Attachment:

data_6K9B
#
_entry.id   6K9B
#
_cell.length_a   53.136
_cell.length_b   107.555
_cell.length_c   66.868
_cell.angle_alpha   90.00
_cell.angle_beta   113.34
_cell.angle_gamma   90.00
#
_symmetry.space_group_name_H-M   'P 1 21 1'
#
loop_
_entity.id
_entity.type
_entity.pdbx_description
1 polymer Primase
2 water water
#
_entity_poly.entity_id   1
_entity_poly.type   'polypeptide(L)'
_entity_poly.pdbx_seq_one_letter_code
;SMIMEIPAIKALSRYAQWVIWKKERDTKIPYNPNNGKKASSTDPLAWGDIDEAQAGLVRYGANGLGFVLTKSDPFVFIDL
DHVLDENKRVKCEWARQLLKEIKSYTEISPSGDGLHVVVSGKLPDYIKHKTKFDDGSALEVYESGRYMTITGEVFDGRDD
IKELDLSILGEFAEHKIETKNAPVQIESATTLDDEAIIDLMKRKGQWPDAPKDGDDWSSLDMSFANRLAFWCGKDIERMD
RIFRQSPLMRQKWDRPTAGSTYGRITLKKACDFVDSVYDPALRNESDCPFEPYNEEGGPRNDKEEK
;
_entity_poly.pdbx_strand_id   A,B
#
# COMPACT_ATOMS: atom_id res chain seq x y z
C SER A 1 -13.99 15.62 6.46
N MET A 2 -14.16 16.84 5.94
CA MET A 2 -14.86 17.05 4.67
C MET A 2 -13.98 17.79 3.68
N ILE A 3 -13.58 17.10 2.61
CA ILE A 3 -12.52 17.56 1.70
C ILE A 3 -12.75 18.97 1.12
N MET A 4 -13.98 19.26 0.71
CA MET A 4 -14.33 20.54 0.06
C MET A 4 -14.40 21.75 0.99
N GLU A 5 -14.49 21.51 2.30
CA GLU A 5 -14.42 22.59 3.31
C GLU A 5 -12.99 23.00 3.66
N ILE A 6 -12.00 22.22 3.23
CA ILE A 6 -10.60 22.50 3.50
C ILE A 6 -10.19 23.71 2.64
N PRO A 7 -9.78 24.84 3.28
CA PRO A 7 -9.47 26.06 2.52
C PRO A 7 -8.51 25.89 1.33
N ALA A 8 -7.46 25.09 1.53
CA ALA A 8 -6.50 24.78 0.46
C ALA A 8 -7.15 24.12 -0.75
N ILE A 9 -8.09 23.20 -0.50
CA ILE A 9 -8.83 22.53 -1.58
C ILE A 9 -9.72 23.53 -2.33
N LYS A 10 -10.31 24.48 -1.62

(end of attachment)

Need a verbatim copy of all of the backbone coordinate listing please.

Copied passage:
data_6K9B
#
_entry.id   6K9B
#
_cell.length_a   53.136
_cell.length_b   107.555
_cell.length_c   66.868
_cell.angle_alpha   90.00
_cell.angle_beta   113.34
_cell.angle_gamma   90.00
#
_symmetry.space_group_name_H-M   'P 1 21 1'
#
loop_
_entity.id
_entity.type
_entity.pdbx_description
1 polymer Primase
2 water water
#
_entity_poly.entity_id   1
_entity_poly.type   'polypeptide(L)'
_entity_poly.pdbx_seq_one_letter_code
;SMIMEIPAIKALSRYAQWVIWKKERDTKIPYNPNNGKKASSTDPLAWGDIDEAQAGLVRYGANGLGFVLTKSDPFVFIDL
DHVLDENKRVKCEWARQLLKEIKSYTEISPSGDGLHVVVSGKLPDYIKHKTKFDDGSALEVYESGRYMTITGEVFDGRDD
IKELDLSILGEFAEHKIETKNAPVQIESATTLDDEAIIDLMKRKGQWPDAPKDGDDWSSLDMSFANRLAFWCGKDIERMD
RIFRQSPLMRQKWDRPTAGSTYGRITLKKACDFVDSVYDPALRNESDCPFEPYNEEGGPRNDKEEK
;
_entity_poly.pdbx_strand_id   A,B
#
# COMPACT_ATOMS: atom_id res chain seq x y z
C SER A 1 -13.99 15.62 6.46
N MET A 2 -14.16 16.84 5.94
CA MET A 2 -14.86 17.05 4.67
C MET A 2 -13.98 17.79 3.68
N ILE A 3 -13.58 17.10 2.61
CA ILE A 3 -12.52 17.56 1.70
C ILE A 3 -12.75 18.97 1.12
N MET A 4 -13.98 19.26 0.71
CA MET A 4 -14.33 20.54 0.06
C MET A 4 -14.40 21.75 0.99
N GLU A 5 -14.49 21.51 2.30
CA GLU A 5 -14.42 22.59 3.31
C GLU A 5 -12.99 23.00 3.66
N ILE A 6 -12.00 22.22 3.23
CA ILE A 6 -10.60 22.50 3.50
C ILE A 6 -10.19 23.71 2.64
N PRO A 7 -9.78 24.84 3.28
CA PRO A 7 -9.47 26.06 2.52
C PRO A 7 -8.51 25.89 1.33
N ALA A 8 -7.46 25.09 1.53
CA ALA A 8 -6.50 24.78 0.46
C ALA A 8 -7.15 24.12 -0.75
N ILE A 9 -8.09 23.20 -0.50
CA ILE A 9 -8.83 22.53 -1.58
C ILE A 9 -9.72 23.53 -2.33
N LYS A 10 -10.31 24.48 -1.62